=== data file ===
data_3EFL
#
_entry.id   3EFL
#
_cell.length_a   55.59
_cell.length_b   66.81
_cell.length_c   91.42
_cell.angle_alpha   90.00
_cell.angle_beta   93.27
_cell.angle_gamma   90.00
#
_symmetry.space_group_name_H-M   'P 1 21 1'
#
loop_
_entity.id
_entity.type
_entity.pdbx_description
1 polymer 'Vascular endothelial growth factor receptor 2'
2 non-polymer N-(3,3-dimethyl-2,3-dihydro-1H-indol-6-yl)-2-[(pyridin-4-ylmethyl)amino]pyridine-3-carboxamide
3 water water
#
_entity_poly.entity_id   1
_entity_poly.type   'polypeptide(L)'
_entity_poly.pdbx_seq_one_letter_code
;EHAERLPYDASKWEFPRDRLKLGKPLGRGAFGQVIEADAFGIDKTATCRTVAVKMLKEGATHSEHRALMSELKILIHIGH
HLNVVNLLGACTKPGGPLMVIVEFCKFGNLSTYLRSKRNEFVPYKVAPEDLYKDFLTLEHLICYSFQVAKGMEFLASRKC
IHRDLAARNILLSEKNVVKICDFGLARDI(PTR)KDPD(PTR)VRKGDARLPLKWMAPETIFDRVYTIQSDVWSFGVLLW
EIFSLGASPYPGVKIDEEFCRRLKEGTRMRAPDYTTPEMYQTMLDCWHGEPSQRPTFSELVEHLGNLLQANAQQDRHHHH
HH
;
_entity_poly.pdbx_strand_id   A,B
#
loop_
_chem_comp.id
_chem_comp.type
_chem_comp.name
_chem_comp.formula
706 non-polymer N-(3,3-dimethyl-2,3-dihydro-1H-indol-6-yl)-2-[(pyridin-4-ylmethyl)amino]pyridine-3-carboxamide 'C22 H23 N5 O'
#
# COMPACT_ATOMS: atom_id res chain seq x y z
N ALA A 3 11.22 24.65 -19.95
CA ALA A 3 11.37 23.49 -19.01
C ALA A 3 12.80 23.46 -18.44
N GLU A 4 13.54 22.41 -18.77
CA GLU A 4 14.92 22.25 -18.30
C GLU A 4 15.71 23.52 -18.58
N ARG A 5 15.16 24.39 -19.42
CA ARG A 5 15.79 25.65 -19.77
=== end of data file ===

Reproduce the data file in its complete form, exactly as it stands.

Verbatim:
data_3EFL
#
_entry.id   3EFL
#
_cell.length_a   55.59
_cell.length_b   66.81
_cell.length_c   91.42
_cell.angle_alpha   90.00
_cell.angle_beta   93.27
_cell.angle_gamma   90.00
#
_symmetry.space_group_name_H-M   'P 1 21 1'
#
loop_
_entity.id
_entity.type
_entity.pdbx_description
1 polymer 'Vascular endothelial growth factor receptor 2'
2 non-polymer N-(3,3-dimethyl-2,3-dihydro-1H-indol-6-yl)-2-[(pyridin-4-ylmethyl)amino]pyridine-3-carboxamide
3 water water
#
_entity_poly.entity_id   1
_entity_poly.type   'polypeptide(L)'
_entity_poly.pdbx_seq_one_letter_code
;EHAERLPYDASKWEFPRDRLKLGKPLGRGAFGQVIEADAFGIDKTATCRTVAVKMLKEGATHSEHRALMSELKILIHIGH
HLNVVNLLGACTKPGGPLMVIVEFCKFGNLSTYLRSKRNEFVPYKVAPEDLYKDFLTLEHLICYSFQVAKGMEFLASRKC
IHRDLAARNILLSEKNVVKICDFGLARDI(PTR)KDPD(PTR)VRKGDARLPLKWMAPETIFDRVYTIQSDVWSFGVLLW
EIFSLGASPYPGVKIDEEFCRRLKEGTRMRAPDYTTPEMYQTMLDCWHGEPSQRPTFSELVEHLGNLLQANAQQDRHHHH
HH
;
_entity_poly.pdbx_strand_id   A,B
#
loop_
_chem_comp.id
_chem_comp.type
_chem_comp.name
_chem_comp.formula
706 non-polymer N-(3,3-dimethyl-2,3-dihydro-1H-indol-6-yl)-2-[(pyridin-4-ylmethyl)amino]pyridine-3-carboxamide 'C22 H23 N5 O'
#
# COMPACT_ATOMS: atom_id res chain seq x y z
N ALA A 3 11.22 24.65 -19.95
CA ALA A 3 11.37 23.49 -19.01
C ALA A 3 12.80 23.46 -18.44
N GLU A 4 13.54 22.41 -18.77
CA GLU A 4 14.92 22.25 -18.30
C GLU A 4 15.71 23.52 -18.58
N ARG A 5 15.16 24.39 -19.42
CA ARG A 5 15.79 25.65 -19.77